Mairead McGuinness, the European Commissioner for Financial Services, has pledged that the bloc's recently disclosed instant payment plans will make sanctions screening "more efficient."
"At the moment, the vast majority of cross-border payments that are flagged during screening are false positives," Commissioner McGuinness said.
"Under this new legislation, providers will be responsible for screening their clients against the latest EU sanctions list," she continued.
Client screening is currently done by providers when someone first creates a payment account and afterwards through at least daily updates to the customer database.
However, these ideas would provide providers the power to halt transactions and freeze the funds of accounts belonging to people who are subject to penalties.
According to Commissioner McGuinness, "this streamlining will save money, while still ensuring maximum vigilance."
The European Commission approved a legislative proposal in October to allow all individuals and organizations with bank accounts in the EU and EEA nations to receive instant payments in euros.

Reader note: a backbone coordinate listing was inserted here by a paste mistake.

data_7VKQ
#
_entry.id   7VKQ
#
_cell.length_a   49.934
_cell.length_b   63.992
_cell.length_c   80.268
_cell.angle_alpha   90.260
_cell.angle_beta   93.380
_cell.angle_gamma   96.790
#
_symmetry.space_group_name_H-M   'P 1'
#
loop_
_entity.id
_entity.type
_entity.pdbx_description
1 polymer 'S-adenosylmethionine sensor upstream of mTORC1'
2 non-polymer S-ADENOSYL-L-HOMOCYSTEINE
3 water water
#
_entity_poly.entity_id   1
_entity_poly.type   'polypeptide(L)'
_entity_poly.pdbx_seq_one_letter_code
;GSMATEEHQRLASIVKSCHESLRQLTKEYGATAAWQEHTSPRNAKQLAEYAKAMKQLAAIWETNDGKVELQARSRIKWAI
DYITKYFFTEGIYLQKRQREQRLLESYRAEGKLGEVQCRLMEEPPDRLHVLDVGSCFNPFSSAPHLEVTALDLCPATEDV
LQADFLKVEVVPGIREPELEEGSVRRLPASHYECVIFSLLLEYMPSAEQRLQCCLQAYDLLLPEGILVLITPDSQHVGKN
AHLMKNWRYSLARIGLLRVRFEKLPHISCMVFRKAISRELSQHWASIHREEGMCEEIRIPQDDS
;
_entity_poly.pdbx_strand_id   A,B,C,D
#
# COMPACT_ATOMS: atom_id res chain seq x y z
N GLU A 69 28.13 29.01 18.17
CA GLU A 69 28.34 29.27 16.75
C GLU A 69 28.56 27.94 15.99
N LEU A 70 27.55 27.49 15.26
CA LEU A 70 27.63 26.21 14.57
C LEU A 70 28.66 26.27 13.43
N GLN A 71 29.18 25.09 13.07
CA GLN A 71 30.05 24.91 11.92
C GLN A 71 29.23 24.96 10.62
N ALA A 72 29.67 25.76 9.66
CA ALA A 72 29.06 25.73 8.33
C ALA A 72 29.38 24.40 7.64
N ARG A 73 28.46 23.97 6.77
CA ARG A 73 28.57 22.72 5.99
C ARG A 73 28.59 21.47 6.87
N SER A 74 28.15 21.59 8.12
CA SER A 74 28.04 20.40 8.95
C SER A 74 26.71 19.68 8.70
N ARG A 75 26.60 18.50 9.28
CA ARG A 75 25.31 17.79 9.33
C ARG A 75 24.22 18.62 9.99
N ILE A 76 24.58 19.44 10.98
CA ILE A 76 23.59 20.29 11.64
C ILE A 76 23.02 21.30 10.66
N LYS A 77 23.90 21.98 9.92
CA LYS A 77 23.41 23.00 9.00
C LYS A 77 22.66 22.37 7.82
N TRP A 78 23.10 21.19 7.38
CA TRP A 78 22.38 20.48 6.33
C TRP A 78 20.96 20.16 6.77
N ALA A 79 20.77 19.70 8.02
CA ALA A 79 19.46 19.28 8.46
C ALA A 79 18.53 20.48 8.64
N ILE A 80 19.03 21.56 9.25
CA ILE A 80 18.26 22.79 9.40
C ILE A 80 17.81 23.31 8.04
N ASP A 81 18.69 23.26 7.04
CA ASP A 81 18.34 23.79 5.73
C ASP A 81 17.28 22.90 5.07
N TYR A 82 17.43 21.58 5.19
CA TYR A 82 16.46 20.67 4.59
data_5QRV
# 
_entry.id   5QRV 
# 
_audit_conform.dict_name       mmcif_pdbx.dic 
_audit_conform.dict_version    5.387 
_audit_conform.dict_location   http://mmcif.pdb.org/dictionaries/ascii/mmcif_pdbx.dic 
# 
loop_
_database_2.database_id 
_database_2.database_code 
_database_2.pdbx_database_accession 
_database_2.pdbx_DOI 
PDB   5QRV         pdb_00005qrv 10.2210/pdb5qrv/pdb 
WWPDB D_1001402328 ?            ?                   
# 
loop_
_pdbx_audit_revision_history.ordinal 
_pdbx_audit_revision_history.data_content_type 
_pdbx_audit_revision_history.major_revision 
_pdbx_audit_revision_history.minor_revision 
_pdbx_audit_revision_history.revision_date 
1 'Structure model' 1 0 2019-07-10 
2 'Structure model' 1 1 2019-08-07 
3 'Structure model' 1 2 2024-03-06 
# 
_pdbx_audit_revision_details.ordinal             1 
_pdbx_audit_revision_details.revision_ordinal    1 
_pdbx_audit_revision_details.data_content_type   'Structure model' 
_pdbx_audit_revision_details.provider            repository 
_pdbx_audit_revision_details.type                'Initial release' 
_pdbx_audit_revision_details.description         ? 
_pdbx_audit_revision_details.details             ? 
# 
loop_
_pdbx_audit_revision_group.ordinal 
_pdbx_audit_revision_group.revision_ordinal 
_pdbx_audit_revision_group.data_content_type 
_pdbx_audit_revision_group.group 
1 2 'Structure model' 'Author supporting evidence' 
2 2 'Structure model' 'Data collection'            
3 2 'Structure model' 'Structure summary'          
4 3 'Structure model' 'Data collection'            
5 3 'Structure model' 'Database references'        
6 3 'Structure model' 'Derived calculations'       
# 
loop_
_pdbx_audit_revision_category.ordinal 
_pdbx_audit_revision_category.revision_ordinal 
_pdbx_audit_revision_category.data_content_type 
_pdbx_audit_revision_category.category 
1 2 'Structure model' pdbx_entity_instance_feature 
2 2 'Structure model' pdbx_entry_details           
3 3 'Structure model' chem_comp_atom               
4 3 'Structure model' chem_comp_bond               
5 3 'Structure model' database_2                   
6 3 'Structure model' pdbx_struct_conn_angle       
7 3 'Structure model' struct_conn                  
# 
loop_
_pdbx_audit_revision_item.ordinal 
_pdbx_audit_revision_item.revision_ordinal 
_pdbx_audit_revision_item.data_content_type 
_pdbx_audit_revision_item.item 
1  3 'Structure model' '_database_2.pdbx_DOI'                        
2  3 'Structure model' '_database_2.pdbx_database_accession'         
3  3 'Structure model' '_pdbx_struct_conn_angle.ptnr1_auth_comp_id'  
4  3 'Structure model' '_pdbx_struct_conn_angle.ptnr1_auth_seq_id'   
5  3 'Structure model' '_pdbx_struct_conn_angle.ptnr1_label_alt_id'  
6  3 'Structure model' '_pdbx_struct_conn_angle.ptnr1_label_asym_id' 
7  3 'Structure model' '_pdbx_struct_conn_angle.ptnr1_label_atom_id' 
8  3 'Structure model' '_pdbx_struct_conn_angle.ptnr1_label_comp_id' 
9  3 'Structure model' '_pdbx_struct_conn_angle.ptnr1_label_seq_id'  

The Commission stated in a statement that the plans would "allow people to transfer money at any time of any day within ten seconds," which would be a significant improvement over the present one-working-day time frame for money transfers.
Additionally, instant payments will "significantly improve cash flow and bring cost savings for businesses, especially for SMEs," as well as "significantly increase speed and convenience for consumers."
Additionally, the Commission states that the funds released by these payments might be utilised "sooner for consumption or investment" instead of being tied up in the "payment float."
The proposed amendment to the Single Euro Payments Regulation (SEPA) from 2012 will increase access to and lower the cost of instant euro payments.
The Commission claimed that by requiring providers to confirm that the beneficiary's name and the bank account number (IBAN) match, the revisions will help boost trust in instant payments.
Additionally, the proposed changes will reduce "friction" in the processing of instant euro payments while "preserving the effectiveness of screening of persons subject to EU sanctions."
In addition to stating that the Commission was "supporting European innovation," "European competitiveness," and "European consumers and businesses," Commissioner McGuinness emphasized how "significant" the proposals were.
By fLEXI tEAM